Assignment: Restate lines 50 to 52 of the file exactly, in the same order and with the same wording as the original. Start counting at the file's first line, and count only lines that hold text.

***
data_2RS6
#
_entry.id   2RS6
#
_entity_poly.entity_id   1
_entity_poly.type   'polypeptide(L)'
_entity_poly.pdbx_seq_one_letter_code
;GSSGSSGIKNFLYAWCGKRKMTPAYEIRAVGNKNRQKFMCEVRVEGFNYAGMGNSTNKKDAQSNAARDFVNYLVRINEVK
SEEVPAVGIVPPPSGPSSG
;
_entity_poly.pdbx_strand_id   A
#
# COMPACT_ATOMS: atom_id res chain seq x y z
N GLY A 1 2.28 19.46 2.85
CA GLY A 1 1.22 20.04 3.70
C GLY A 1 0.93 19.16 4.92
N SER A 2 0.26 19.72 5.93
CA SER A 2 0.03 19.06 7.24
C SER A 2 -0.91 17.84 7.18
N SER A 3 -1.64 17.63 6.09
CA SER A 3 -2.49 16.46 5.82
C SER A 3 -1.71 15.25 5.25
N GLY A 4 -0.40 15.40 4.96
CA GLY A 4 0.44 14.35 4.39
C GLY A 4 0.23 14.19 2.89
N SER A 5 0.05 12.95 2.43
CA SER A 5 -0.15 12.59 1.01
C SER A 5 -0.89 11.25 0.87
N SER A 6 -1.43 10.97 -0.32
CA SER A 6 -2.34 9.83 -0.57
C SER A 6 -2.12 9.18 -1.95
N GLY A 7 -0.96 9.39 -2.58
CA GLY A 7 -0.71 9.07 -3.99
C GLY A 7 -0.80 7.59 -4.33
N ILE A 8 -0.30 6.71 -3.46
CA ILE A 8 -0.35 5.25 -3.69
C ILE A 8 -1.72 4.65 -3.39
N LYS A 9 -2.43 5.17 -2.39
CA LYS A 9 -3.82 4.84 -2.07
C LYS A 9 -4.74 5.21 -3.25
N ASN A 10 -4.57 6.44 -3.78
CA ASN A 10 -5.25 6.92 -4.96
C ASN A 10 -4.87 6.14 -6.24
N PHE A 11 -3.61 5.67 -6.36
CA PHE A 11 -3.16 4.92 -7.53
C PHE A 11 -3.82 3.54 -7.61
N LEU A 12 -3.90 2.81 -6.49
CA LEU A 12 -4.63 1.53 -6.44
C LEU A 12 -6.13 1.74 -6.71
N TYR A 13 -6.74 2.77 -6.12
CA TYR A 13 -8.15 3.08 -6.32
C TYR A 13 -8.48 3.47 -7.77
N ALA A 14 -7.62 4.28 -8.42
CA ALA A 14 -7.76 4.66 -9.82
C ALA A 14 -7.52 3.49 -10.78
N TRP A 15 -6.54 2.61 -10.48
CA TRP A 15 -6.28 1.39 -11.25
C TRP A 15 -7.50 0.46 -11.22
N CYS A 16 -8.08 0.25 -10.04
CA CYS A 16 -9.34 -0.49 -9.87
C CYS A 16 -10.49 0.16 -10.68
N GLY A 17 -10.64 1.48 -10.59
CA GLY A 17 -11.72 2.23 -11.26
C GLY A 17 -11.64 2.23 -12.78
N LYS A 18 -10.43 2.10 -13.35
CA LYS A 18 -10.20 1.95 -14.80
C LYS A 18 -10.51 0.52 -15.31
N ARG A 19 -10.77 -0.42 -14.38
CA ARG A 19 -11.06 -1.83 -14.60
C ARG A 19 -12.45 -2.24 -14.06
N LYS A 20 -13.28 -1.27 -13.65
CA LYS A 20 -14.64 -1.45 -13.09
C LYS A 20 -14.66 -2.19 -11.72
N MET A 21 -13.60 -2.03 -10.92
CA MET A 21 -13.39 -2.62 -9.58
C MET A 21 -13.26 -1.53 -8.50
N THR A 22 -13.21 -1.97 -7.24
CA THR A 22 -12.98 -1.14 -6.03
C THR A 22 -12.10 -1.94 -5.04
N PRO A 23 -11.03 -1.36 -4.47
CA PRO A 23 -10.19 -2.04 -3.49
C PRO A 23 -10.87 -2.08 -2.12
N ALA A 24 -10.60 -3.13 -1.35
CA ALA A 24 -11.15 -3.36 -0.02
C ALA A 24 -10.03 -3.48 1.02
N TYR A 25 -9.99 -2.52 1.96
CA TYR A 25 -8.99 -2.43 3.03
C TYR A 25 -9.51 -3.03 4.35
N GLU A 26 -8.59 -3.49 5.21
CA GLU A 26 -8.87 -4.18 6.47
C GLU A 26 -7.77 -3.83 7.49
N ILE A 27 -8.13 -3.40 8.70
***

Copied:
N TYR A 13 -6.74 2.77 -6.12
CA TYR A 13 -8.15 3.08 -6.32
C TYR A 13 -8.48 3.47 -7.77